Saint-Laurent collegiate church
The Saint-Laurent collegiate church in Estavayer-le-lac is an elegant gothic building. The bell tower is a prominent part of the town's skyline. Its stalls, railings and altar are particularly remarkable.
The last part to be completed was the bell tower with four échauguettes (overhanging loggias) and a spire. It is said to have one of the most beautiful chimes in the canton. The eight bells were cast between the 15th and 20th centuries. Estavayer-le-Lac had its own bell founder: in 1865, Charles Arnoux received a commission that encouraged him to move to the town permanently. Until 1945, the year in which electricity was installed in the clock and bells, the bell ringer lived in the tower where he had a small bedroom. The bells have a series of refrains, programmed to be heard over the course of the seasons and the liturgical calendar. The lower floor of the bell tower was reserved for the lookout.
The paintings inside the church are from the 16th century. The molasse Annunciation dates from the early 15th century. The baroque high altar (1638-1640) is one of the masterpieces of the Fribourg sculptor Jean-François Reyff. The exceptional stalls (priests' seats) and the celebrant's seat were sculpted in around 1520, by Mattelin Vuarser from Geneva.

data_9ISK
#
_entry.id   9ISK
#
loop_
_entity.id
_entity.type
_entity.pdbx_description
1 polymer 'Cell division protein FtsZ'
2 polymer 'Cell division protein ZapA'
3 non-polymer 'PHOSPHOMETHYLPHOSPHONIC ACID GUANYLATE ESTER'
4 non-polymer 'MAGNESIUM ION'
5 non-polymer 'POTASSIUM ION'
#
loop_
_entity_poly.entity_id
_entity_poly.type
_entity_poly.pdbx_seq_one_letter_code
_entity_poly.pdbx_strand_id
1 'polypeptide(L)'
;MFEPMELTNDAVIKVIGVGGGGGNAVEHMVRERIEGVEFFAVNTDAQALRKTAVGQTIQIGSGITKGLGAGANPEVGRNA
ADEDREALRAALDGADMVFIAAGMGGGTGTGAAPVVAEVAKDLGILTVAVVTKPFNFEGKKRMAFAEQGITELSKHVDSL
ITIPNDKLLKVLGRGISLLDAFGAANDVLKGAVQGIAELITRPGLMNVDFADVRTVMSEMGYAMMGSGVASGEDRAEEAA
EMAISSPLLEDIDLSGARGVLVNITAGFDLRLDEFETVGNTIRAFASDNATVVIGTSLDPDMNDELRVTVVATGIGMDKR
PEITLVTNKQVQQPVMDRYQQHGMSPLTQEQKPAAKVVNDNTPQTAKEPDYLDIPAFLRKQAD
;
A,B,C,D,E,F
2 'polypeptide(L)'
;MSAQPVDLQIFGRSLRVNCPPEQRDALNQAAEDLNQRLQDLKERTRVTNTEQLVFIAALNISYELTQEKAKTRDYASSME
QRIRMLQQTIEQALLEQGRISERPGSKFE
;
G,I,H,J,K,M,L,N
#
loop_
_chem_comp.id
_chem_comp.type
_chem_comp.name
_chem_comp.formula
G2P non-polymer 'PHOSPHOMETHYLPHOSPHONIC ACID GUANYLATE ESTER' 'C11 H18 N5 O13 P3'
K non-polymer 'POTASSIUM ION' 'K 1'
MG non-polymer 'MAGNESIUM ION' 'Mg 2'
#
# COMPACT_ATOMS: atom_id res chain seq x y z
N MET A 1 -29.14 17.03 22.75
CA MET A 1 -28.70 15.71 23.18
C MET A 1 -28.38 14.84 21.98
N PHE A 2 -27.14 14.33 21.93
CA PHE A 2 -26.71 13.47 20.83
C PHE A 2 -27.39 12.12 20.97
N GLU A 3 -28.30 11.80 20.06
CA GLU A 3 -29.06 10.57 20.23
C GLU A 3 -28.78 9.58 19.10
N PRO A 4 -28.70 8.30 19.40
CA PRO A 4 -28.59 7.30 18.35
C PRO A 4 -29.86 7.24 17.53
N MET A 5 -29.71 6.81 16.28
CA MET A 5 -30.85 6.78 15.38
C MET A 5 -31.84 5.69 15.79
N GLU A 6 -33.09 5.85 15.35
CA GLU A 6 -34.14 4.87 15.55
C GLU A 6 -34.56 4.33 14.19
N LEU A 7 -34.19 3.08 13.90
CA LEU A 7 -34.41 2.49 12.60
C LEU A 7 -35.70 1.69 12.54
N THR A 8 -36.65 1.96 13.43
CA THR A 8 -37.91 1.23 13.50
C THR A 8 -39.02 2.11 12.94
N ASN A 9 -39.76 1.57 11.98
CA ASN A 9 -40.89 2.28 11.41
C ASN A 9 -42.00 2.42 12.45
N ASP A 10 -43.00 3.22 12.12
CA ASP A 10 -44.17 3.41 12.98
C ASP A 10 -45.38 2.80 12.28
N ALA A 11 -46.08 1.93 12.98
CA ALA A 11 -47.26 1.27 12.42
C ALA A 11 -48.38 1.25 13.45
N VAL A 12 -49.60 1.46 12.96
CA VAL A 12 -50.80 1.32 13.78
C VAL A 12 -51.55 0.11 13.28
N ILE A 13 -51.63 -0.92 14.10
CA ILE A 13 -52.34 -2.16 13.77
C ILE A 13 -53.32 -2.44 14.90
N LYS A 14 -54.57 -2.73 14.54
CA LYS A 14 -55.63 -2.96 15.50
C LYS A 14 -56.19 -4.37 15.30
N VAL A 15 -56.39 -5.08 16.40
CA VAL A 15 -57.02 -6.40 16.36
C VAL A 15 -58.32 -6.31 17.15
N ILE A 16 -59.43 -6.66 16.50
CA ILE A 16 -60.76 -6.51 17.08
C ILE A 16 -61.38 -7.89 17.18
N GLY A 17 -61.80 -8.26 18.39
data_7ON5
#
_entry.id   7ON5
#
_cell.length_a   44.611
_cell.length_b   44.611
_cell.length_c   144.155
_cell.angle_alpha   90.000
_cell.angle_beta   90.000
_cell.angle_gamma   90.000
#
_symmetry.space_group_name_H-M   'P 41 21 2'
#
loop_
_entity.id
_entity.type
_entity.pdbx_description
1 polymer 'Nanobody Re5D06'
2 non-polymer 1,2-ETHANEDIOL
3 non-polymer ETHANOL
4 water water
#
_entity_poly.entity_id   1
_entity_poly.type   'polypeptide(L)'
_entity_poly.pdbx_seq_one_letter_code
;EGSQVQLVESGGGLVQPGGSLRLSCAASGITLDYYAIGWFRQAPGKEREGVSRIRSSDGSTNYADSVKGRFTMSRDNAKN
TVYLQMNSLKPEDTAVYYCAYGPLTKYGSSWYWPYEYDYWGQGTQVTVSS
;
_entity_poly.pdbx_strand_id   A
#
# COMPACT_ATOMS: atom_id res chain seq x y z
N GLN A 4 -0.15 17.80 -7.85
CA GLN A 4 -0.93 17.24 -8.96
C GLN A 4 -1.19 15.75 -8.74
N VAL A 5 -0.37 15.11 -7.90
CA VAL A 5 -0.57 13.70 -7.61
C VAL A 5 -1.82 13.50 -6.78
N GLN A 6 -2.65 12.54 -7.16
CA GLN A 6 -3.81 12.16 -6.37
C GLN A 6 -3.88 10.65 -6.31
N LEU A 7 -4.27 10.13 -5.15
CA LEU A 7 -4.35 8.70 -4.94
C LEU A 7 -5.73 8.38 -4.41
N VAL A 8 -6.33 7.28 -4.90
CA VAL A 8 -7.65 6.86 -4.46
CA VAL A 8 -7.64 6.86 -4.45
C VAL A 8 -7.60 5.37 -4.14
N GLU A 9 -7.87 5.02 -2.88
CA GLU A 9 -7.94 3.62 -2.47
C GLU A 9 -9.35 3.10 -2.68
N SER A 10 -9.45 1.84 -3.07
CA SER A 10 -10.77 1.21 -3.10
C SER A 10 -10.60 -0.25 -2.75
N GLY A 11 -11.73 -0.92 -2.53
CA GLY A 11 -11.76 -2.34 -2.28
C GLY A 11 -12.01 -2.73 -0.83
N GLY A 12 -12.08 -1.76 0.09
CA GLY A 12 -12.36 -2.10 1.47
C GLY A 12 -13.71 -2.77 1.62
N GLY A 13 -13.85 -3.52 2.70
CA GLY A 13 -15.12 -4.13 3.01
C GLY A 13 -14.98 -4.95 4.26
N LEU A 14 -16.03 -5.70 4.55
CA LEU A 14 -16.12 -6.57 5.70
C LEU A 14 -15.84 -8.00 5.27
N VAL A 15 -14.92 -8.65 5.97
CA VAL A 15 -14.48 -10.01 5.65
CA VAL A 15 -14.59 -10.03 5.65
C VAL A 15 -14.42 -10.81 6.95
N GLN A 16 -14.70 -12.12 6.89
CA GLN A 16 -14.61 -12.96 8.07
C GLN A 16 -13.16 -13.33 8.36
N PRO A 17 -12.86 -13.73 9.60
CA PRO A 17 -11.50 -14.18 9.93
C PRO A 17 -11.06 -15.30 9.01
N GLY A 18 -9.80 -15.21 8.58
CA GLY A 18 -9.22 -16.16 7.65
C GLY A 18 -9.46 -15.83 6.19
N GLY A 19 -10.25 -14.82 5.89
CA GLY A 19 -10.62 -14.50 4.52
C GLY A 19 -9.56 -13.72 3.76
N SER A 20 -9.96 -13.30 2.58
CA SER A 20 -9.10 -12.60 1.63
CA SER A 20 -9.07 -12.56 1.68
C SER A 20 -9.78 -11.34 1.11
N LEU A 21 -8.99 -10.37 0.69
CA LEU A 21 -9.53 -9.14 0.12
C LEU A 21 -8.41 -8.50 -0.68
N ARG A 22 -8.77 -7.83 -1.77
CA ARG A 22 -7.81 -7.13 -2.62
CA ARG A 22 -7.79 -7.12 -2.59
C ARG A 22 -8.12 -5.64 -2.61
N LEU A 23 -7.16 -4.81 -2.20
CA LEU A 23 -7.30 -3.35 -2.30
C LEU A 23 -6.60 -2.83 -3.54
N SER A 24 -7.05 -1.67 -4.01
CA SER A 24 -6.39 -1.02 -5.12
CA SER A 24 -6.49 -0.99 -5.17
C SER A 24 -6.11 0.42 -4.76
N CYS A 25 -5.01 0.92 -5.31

In 1530, the clergy of Estavayer acquired four antiphonaries (books of plainsong) from Berne cathedral. These manuscripts are some of the most remarkable works of miniature illustration in Switzerland. Nearly 500 heads of cattle were required to produce the vellum for the 2,000 pages, which have not yellowed over time.
A church is known as collegiate when it is served by several priests.
In the stalls, a series of hand rests represent animal heads with open mouths. Was this a caricature of the canons' singing?